**Problem 2.4-15 A rigid bar AB of length L 66 in. is hinged to a support
**

at A and supported by two vertical wires attached at points C and D (see

figure). Both wires have the same cross-sectional area (A 0.0272 in.2) and

are made of the same material (modulus E 30 106 psi). The wire at C

has length h 18 in. and the wire at D has length twice that amount. The

horizontal distances are c 20 in. and d 50 in.

2h

h

A

**(a) Determine the tensile stresses C and D in the wires due to the
**

load P 340 lb acting at end B of the bar.

(b) Find the downward displacement B at end B of the bar.

C

D

B

c

d

P

L

Solution 2.4-15

**Bar supported by two wires
**

FREE-BODY DIAGRAM

TD

2h

TC

h

A

C

D

B

A

C

D

B

c

d

P

RA

P

L

h 18 in.

2h 36 in.

DISPLACEMENT DIAGRAM

A

c 20 in.

C

D

C

d 50 in.

D

L 66 in.

E 30 106 psi

A 0.0272 in.2

P 340 lb

B

B

EQUATION OF EQUILIBRIUM

©MA 0 TC (c) TD (d) PL

(Eq. 1)

EQUATION OF COMPATIBILITY

C D

c

d

(Eq. 2)

SECTION 2.4

**FORCE-DISPLACEMENT RELATIONS
**

C

TC h

TD (2h)

D

EA

EA

Statically Indeterminate Structures

**DISPLACEMENT AT END OF BAR
**

(Eqs. 3, 4)

B D ¢

2hTD L

L

2hPL2

≤

¢ ≤

d

EA d

EA(2c2 d2 )

SOLUTION OF EQUATIONS

SUBSTITUTE NUMERICAL VALUES

Substitute (3) and (4) into Eq. (2):

2c2 d2 2(20 in.) 2 (50 in.) 2 3300 in.2

TC h TD (2h)

TC 2TD

or

c

cEA

dEA

d

(Eq. 5)

(a)

TENSILE FORCES IN THE WIRES

2cPL

dPL

2

2 TD

2c d

2c2 d2

sC

sD

(Eqs. 6, 7)

TD

dPL

sD

A

A(2c2 d2 )

2(20 in.)(340 lb)(66 in.)

2cPL

2

2

A(2c d )

(0.0272 in.2 )(3300 in.2 )

(Eq. 8)

(50 in.)(340 lb)(66 in.)

dPL

2

2

A(2c d ) (0.0272 in.2 )(3300 in.2 )

12,500 psi

**TENSILE STRESSES IN THE WIRES
**

TC

2cPL

sC

A

A(2c2 d2 )

(Eq. 10)

10,000 psi

**Solve simultaneously Eqs. (1) and (5):
**

TC

103

(b)

(Eq. 9)

**Problem 2.4-16 A trimetallic bar is uniformly compressed by an
**

axial force P 40 kN applied through a rigid end plate (see figure).

The bar consists of a circular steel core surrounded by brass and copper tubes. The steel core has diameter 30 mm, the brass tube has outer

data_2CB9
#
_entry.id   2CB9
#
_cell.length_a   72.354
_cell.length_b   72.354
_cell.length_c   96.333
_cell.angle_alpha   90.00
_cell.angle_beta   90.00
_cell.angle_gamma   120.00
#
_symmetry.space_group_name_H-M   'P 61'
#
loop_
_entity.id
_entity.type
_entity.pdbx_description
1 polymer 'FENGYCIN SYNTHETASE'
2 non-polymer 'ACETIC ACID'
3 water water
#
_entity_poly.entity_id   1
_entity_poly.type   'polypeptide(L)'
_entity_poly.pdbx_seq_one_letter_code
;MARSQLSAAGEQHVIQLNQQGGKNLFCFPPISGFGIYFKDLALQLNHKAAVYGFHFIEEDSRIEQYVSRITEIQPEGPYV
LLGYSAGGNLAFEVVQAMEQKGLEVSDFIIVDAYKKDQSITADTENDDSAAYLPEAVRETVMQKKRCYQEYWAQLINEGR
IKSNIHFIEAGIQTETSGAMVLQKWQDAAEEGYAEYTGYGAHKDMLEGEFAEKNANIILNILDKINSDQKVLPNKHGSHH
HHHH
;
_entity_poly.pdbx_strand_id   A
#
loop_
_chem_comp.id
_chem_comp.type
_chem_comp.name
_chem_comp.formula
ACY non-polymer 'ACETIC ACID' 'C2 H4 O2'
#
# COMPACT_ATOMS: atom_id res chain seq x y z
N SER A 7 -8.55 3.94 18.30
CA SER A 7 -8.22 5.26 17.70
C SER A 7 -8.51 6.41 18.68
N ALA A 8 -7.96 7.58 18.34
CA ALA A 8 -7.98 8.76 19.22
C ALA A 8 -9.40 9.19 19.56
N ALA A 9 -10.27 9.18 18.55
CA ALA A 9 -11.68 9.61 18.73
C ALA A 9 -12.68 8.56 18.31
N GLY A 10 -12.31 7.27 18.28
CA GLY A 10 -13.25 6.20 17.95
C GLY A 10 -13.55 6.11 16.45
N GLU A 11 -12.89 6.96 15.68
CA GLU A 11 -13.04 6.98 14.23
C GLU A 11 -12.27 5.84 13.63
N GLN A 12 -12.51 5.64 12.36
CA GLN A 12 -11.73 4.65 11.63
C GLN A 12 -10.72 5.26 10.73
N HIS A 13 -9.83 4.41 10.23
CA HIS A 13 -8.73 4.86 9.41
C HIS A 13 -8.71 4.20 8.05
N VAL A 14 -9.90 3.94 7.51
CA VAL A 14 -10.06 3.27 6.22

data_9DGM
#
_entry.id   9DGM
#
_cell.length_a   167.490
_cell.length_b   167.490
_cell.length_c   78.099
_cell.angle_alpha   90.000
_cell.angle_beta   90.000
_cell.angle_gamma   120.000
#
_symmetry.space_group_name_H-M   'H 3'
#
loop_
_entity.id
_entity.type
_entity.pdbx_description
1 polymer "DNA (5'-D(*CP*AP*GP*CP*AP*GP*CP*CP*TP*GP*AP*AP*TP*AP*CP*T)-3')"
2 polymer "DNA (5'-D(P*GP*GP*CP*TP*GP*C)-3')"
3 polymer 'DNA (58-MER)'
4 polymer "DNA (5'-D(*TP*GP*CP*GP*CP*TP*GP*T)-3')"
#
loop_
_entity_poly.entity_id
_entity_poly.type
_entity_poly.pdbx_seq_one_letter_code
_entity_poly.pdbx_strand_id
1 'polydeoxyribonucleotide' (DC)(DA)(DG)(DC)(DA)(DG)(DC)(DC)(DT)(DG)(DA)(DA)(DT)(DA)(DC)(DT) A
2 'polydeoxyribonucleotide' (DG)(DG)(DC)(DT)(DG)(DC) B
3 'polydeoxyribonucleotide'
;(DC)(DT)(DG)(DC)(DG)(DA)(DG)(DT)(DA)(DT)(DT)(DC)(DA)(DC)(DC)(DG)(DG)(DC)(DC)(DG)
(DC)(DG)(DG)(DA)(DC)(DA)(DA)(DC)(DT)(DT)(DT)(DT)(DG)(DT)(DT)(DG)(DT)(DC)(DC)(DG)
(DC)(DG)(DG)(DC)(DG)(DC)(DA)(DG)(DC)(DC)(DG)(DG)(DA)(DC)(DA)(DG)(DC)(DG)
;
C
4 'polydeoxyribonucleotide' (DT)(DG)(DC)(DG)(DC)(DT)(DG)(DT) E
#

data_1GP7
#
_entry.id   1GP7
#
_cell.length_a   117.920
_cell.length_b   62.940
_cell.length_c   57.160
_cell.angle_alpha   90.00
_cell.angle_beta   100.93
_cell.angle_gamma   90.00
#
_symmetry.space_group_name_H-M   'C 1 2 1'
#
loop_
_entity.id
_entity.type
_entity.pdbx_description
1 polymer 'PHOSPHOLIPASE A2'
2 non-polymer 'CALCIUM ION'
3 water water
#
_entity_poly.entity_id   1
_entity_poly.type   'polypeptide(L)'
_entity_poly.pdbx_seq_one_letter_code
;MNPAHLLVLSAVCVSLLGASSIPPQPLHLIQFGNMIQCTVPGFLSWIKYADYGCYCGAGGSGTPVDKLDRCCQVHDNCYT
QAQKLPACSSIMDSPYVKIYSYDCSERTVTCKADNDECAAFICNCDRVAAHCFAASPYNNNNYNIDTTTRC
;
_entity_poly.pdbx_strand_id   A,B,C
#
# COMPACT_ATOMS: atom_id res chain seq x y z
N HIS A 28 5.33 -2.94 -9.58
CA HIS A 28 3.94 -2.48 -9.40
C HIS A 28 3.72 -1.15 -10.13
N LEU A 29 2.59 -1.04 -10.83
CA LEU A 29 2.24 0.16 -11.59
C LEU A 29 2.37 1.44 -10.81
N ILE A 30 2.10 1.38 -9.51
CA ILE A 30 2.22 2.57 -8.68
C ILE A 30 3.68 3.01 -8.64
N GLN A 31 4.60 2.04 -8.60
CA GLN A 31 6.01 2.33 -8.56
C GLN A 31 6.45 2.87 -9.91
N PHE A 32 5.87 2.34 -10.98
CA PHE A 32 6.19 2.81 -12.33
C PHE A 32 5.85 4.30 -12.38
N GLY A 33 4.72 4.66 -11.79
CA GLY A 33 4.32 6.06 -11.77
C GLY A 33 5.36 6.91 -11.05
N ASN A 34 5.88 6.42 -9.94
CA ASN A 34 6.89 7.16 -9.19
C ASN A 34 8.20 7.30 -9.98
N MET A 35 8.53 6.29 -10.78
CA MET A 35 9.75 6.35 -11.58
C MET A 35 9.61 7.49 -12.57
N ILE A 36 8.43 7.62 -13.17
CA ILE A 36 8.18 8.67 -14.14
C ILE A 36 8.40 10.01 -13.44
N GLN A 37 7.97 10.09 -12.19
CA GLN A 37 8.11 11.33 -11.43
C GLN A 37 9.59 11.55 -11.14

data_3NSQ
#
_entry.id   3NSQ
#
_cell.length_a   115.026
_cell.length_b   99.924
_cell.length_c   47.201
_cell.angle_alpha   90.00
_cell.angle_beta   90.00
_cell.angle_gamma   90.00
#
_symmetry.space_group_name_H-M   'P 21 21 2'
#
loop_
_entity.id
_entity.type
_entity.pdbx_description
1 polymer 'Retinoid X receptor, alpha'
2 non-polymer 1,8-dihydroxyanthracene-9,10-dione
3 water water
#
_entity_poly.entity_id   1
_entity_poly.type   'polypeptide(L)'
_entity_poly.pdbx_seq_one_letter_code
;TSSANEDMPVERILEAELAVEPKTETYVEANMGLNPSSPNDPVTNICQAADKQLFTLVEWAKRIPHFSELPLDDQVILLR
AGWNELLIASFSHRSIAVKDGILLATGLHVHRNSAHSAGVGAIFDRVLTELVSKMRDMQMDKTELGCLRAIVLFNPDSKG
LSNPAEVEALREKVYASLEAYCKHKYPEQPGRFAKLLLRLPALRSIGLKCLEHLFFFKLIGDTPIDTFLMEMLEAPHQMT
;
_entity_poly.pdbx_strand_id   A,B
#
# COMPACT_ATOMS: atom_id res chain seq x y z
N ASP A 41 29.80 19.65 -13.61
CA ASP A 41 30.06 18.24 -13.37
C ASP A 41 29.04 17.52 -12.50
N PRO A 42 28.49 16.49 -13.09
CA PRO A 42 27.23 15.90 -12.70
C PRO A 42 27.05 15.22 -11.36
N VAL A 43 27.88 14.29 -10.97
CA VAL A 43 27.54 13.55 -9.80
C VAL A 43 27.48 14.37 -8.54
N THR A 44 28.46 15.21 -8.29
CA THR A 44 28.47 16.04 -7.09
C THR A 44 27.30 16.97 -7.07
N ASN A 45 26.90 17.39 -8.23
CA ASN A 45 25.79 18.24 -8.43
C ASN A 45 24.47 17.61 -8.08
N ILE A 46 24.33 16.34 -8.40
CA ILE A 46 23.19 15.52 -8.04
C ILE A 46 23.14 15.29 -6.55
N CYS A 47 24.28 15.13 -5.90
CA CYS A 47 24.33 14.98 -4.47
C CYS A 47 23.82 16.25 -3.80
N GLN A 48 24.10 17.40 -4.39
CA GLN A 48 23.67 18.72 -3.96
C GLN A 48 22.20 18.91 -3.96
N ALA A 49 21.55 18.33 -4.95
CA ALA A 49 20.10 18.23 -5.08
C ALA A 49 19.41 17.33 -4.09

diameter 45 mm, and the copper tube has outer diameter 60 mm. The

corresponding moduli of elasticity are Es 210 GPa, Eb 100 GPa,

and Ec 120 GPa.

Calculate the compressive stresses s, b, and c in the steel, brass,

and copper, respectively, due to the force P.

B

2hPL2

EA(2c2 d2 )

2(18 in.)(340 lb)(66 in.) 2

(30 106 psi)(0.0272 in.2 )(3300 in.2 )

0.0198 in.

P = 40 kN

Copper tube

Brass tube

Steel core

30

mm

45

mm

60

mm

104

CHAPTER 2

Solution 2.4-16

Axially Loaded Members

**Trimetallic bar in compression
**

Copper

**SOLVE SIMULTANEOUSLY EQS. (1), (6), AND (7):
**

Brass

Steel

**Ps compressive force in steel core
**

Pb compressive force in brass tube

Ps P

Es As

Es As Eb Ab Ec Ac

Pb P

Eb Ab

Es As Eb Ab Ec Ac

Pc P

Ec Ac

Es As Eb Ab Ec Ac

Pc compressive force in copper tube

COMPRESSIVE STRESSES

FREE-BODY DIAGRAM OF RIGID END PLATE

Let ©EA EsAs EbAb EcAc

P

ss

Ps

PEs

Pb

PEb

sb

As ©EA

Ab ©EA

sc

Pc

PEc

Ac ©EA

Ps

Pb

Pc

**SUBSTITUTE NUMERICAL VALUES:
**

EQUATION OF EQUILIBRIUM

©Fvert 0

Ps Pb Pc P

(Eq. 1)

EQUATIONS OF COMPATIBILITY

s b

c s

(Eqs. 2)

P 40 kN

Es 210 GPa

Eb 100 GPa

Ec 120 GPa

d1 30 mm

d2 45 mm

**As d21 706.86 mm2
**

4

**FORCE-DISPLACEMENT RELATIONS
**

Ps L

Pb L

Pc L

s

b

c

Es As

Eb Ab

Ec Ac

Ab

2

(d d21 ) 883.57 mm2

4 2

Ac

2

(d d22 ) 1237.00 mm2

4 3

(Eqs. 3, 4, 5)

SOLUTION OF EQUATIONS

©EA385.238 106 N

**Substitute (3), (4), and (5) into Eqs. (2):
**

Pb Ps

Eb Ab

Ec Ac

Pc Ps

Es As

Es As

(Eqs. 6, 7)

ss

PEs

21.8 MPa

©EA

sb

PEb

10.4 MPa

©EA

sc

PEc

12.5 MPa

©EA

d3 60 mm

SECTION 2.5

Thermal Effects

Thermal Effects

Problem 2.5-1 The rails of a railroad track are welded together at their

ends (to form continuous rails and thus eliminate the clacking sound of

the wheels) when the temperature is 60°F.

What compressive stress is produced in the rails when they

are heated by the sun to 120°F if the coefficient of thermal expansion

6.5 106/°F and the modulus of elasticity E 30 106 psi?

Solution 2.5-1

Expansion of railroad rails

**The rails are prevented from expanding because of
**

their great length and lack of expansion joints.

**¢T 120F 60F 60F
**

s E (¢T )

**Therefore, each rail is in the same condition as a bar
**

with fixed ends (see Example 2-7).

The compressive stress in the rails may be calculated

from Eq. (2-18).

**(30 106 psi)(6.5 10 6F)(60F)
**

s 11,700 psi

**Problem 2.5-2 An aluminum pipe has a length of 60 m at a temperature
**

of 10°C. An adjacent steel pipe at the same temperature is 5 mm longer

than the aluminum pipe.

At what temperature (degrees Celsius) will the aluminum pipe

be 15 mm longer than the steel pipe? (Assume that the coefficients

of thermal expansion of aluminum and steel are a 23 106/°C

and s 12 106/°C, respectively.)

Solution 2.5-2 Aluminum and steel pipes

INITIAL CONDITIONS

La 60 m

T0 10C

Ls 60.005 m

T0 10C

a 23 106/C

s 12 106/C

or,

a(T)La La L s(T)Ls Ls

Solve for T:

¢T

¢L (Ls La )

a La s Ls

FINAL CONDITIONS

Substitute numerical values:

**Aluminum pipe is longer than the steel pipe by the
**

amount L 15 mm.

a La s Ls 659.9 106 m/C

T increase in temperature

¢T

a a(T)La

s s(T)Ls

a

La

Steel pipe

s

Ls

**From the figure above:
**

a La L s Ls

T T0 ¢T 10C 30.31C

40.3C

Aluminum pipe

L

15 mm 5 mm

30.31C

659.9 10 6 mC

105